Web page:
The stewards brought around dinner and we all ate and worked. When dinner was over, those who could went to sleep. I continued editing throughout the night. On my third edit, I was so tired I began getting everything mixed up. I was moving pieces of video and quotes around in different files in my computer and it was all becoming one mush in my mind. Finally I gave up and slept for a few hours. Luckily we all agreed that we would have a three hour embargo after the plane landed before we would report the news.
If any of you blog readers have managed to get all the way to the end of this last of my four-part series on Mexico, you may be wondering why I have not put in any of my personal, sometimes silly, behind-the-scenes anecdotes.
Here are a few.
PERSONAL- At the end of a Papal trip, the Pope’s spokesman, Father Federico Lombardi gives each journalist a medallion from the trip and a rosary. On this trip we got a special Vatican Stamp issued in honor of the trip as well. I have made 21 Papal trips and given them all away, mostly to elderly Catholic women –grandmothers, doorwomen, and cleaning ladies – they all seem to treasure the items so much more than I ever would. On our flight to Mexico, a very kindly Alitalia steward asked me if I could ask for a medallion for him. Instead I said I would send him mine. He was so appreciative. I put the medallion, rosary and special stamp in the snail mail Monday and am hoping the package will arrive soon. He lives in the Piedmont region of Italy but the postal system here is painfully slow.
A NEW ACQUAINTANCE – One of the pleasures on this trip was getting to know Father Antonio Spadaro who was sitting near me on the Papal Plane. He is a Jesuit priest and editor of their magazine Civilita’ Cattolica. He was the first person to interview Pope Francis after he was elected. (See my blog post on that: The Pope Interview ) Father Spadaro was always willing to share information and helped keep us all informed with his frequent tweets throughout the trip.
EMBARRASSING – On February 14th, Valentine’s day, after getting back late to our hotel in Mexico City (the Presidente Intercontinental) I went out for a quick bite to eat with a colleague in a restaurant across the street from the hotel. It must have been 1030pm when I got back to the hotel and rushed to the elevator, eager to get up to my bed knowing I had a 4am wake-up call. There was a young couple dressed to the hilt also waiting for the elevator. She was all decked out in a spaghetti-strap mini-dress and spike heels, and he was in a tux. The elevator door opened and I jumped in, stood by the buttons, and pressed 23 for me. They came in pressed 35 and moved to the back corner and began making out. I do not know Spanish but it is close enough to Italian for me to understand that he was saying to her, “I want you, I want to make love, let’s make love here.” The woman put up some sort of vague resistance saying “Just wait, there is someone else here” and he said something like “Who cares about her, she won’t notice anything.” I felt like the world’s biggest Valentine’s Day LOSER as I kept my eyes on the numbers and urged the elevator to get to 23. When the elevator arrived I rocketed out and left them to their amorous, Valentine’s day evening.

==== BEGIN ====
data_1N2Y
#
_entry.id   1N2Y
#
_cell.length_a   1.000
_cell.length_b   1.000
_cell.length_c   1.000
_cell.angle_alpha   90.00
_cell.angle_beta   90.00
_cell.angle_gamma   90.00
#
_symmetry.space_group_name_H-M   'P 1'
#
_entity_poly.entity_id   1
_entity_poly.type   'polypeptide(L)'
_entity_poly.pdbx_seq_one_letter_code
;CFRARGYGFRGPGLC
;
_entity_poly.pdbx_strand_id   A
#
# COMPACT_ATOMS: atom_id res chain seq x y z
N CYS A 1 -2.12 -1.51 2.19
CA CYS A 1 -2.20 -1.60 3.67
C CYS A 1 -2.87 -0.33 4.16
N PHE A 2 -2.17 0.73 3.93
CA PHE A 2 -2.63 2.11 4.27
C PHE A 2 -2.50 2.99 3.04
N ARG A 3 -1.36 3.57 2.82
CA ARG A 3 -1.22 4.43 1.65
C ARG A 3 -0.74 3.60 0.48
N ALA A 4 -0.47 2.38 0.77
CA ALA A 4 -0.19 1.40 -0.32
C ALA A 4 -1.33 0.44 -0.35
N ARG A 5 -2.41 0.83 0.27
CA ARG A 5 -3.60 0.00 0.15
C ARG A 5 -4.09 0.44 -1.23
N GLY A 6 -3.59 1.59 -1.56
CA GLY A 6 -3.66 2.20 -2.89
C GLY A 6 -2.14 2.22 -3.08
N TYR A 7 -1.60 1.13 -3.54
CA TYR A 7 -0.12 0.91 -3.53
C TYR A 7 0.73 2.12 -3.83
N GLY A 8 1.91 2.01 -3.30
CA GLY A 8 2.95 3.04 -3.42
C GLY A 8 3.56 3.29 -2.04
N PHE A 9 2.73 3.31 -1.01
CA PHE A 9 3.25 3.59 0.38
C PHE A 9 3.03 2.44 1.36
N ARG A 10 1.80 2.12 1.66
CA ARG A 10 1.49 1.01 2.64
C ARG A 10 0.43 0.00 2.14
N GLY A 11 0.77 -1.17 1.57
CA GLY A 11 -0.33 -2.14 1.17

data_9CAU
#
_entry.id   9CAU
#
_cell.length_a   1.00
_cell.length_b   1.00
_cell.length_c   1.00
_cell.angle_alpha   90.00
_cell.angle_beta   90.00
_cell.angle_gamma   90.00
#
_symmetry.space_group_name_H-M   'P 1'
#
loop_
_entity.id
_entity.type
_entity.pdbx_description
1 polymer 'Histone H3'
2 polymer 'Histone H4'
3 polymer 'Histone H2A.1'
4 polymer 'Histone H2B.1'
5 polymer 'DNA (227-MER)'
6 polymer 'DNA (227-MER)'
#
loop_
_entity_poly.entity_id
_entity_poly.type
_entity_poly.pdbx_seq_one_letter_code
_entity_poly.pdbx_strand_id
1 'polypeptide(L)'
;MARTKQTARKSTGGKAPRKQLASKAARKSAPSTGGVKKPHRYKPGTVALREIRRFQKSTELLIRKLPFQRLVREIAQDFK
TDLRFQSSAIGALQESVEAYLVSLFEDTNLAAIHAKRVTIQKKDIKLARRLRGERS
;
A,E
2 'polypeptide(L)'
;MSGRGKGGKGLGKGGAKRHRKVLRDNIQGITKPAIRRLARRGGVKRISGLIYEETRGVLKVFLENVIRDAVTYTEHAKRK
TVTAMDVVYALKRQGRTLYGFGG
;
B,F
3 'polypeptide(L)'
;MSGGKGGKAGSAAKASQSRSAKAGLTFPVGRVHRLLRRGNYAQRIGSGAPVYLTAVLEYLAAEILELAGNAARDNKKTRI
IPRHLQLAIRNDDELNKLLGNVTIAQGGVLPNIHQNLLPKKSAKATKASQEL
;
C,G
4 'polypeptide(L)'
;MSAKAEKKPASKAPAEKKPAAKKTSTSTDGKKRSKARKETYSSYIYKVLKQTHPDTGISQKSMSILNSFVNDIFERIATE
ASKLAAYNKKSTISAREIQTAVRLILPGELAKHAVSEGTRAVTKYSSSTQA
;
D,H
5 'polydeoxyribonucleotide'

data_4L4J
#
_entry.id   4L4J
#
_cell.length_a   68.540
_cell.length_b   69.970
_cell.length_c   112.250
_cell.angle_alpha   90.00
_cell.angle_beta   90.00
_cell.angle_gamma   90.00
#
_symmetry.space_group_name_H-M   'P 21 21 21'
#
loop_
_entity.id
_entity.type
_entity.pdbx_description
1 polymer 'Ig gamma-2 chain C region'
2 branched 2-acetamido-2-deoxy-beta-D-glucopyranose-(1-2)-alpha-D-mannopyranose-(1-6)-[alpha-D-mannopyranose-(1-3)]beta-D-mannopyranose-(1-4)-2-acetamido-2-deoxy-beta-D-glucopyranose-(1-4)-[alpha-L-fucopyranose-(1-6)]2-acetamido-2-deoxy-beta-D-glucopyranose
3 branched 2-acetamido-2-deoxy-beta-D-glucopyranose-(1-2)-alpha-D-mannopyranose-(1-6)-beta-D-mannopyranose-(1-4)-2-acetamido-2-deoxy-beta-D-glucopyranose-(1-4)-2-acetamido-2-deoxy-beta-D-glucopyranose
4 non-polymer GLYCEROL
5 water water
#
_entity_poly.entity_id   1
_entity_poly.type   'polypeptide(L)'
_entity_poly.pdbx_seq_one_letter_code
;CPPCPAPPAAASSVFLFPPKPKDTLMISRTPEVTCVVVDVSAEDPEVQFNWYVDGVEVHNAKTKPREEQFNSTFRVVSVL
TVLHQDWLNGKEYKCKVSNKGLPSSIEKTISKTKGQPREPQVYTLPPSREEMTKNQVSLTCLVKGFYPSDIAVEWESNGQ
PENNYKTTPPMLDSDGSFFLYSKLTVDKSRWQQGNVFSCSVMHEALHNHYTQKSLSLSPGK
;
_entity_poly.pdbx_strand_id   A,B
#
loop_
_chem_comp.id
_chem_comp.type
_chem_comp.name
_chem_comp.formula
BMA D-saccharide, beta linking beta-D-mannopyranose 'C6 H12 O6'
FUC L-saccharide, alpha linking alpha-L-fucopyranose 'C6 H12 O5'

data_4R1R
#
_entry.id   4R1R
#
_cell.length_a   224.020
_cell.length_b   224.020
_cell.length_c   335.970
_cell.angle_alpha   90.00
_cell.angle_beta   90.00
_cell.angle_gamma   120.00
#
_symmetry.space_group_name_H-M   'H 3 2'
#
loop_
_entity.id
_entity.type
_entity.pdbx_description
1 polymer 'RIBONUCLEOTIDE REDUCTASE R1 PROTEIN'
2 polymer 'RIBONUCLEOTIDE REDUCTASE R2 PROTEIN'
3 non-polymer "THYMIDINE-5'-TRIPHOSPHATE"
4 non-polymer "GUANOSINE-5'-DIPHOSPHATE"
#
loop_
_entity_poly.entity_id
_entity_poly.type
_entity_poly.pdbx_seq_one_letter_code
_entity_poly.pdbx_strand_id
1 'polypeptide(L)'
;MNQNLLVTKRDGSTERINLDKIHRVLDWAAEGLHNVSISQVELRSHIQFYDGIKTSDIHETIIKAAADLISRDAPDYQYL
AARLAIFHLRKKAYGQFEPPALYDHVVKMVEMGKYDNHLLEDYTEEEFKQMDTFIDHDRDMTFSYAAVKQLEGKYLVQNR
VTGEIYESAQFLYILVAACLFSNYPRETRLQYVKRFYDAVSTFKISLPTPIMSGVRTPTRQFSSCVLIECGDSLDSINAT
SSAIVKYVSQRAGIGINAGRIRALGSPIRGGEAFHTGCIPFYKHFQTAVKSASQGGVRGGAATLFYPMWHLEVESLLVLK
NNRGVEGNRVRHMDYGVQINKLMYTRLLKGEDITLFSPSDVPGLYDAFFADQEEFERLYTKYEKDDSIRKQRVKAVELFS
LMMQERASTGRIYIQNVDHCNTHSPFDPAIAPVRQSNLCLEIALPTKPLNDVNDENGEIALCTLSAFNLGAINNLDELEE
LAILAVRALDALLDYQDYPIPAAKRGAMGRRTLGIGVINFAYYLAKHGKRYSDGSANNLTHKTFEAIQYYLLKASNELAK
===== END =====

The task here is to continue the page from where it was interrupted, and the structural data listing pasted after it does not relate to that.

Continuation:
SILLY – The one person who was always in perfect shape throughout the trip seemed to be the aforementioned Matteo Bruni, the Assistant Director of the Vatican Press Office, and the Vatican Press Corps’ fearless leader. He has to get us in and out of every event throughout the trip and does it with aplomb. Paolo Santalucia (the AP video-journalist working with me) – in his spare time on the bus—decided to make a Mystery Movie starring Matteo and various characters on the Papal Plane. Every free moment we had on the bus, he dedicated to the mini-mystery film which was eventually edited to the 007 James Bond theme song and Mission Impossible Theme song.
I do not know how to insert the video which is hilarious, but I will copy some freeze frames below with some of our Vatican Press Corps Stars:
The star is Matteo Bruni of the Vatican Press Office as Agente Bruni:
Phil Pullella of Reuters is our murder victim
The glamorous Francia Giansoldati, Vaticanista for the Italian daily “Il Messaggero” plays the mystery woman with “no name and no scruples”
Throughout the trip we kept our eyes out for shady-looking characters to film for our mystery. This pink-shirted fellow filled the bill.
Agente Bruni wouldn’t be able to do his job without his faithful side-kick, Salvatore Scolozzi from the Vatican Press Office.
Finally, who would be better for an assassin than the baby-faced cameraman for Italian state Television RAI, Marco Sanga.
Now if anyone really wants to see this video, let me know and I will see if Paolo can upload it into my blog for me. I certainly hope none of our protagonists will be offended.
Trisha is a TV journalist working for AP TV News in Rome. She is married to an Italian and is a Mamma of three.